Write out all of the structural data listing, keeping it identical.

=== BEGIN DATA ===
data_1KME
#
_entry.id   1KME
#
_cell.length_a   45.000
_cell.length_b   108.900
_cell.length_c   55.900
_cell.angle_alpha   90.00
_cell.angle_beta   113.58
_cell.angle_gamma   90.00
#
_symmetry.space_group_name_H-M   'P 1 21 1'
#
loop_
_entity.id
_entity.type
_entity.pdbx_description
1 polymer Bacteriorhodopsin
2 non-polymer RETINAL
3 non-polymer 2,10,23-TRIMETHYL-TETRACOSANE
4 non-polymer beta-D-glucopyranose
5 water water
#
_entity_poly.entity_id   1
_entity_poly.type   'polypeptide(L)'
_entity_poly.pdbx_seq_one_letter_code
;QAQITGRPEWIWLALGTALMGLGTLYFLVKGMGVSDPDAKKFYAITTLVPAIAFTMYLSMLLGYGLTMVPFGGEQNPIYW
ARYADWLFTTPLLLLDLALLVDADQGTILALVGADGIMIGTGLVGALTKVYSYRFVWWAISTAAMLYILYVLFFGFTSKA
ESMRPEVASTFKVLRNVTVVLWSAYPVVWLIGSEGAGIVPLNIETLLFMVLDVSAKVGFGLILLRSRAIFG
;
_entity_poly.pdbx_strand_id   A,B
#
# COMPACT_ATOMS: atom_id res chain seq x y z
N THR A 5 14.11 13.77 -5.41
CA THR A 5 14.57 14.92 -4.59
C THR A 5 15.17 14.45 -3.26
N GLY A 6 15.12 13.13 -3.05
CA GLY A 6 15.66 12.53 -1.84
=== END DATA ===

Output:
data_1KME
#
_entry.id   1KME
#
_cell.length_a   45.000
_cell.length_b   108.900
_cell.length_c   55.900
_cell.angle_alpha   90.00
_cell.angle_beta   113.58
_cell.angle_gamma   90.00
#
_symmetry.space_group_name_H-M   'P 1 21 1'
#
loop_
_entity.id
_entity.type
_entity.pdbx_description
1 polymer Bacteriorhodopsin
2 non-polymer RETINAL
3 non-polymer 2,10,23-TRIMETHYL-TETRACOSANE
4 non-polymer beta-D-glucopyranose
5 water water
#
_entity_poly.entity_id   1
_entity_poly.type   'polypeptide(L)'
_entity_poly.pdbx_seq_one_letter_code
;QAQITGRPEWIWLALGTALMGLGTLYFLVKGMGVSDPDAKKFYAITTLVPAIAFTMYLSMLLGYGLTMVPFGGEQNPIYW
ARYADWLFTTPLLLLDLALLVDADQGTILALVGADGIMIGTGLVGALTKVYSYRFVWWAISTAAMLYILYVLFFGFTSKA
ESMRPEVASTFKVLRNVTVVLWSAYPVVWLIGSEGAGIVPLNIETLLFMVLDVSAKVGFGLILLRSRAIFG
;
_entity_poly.pdbx_strand_id   A,B
#
# COMPACT_ATOMS: atom_id res chain seq x y z
N THR A 5 14.11 13.77 -5.41
CA THR A 5 14.57 14.92 -4.59
C THR A 5 15.17 14.45 -3.26
N GLY A 6 15.12 13.13 -3.05
CA GLY A 6 15.66 12.53 -1.84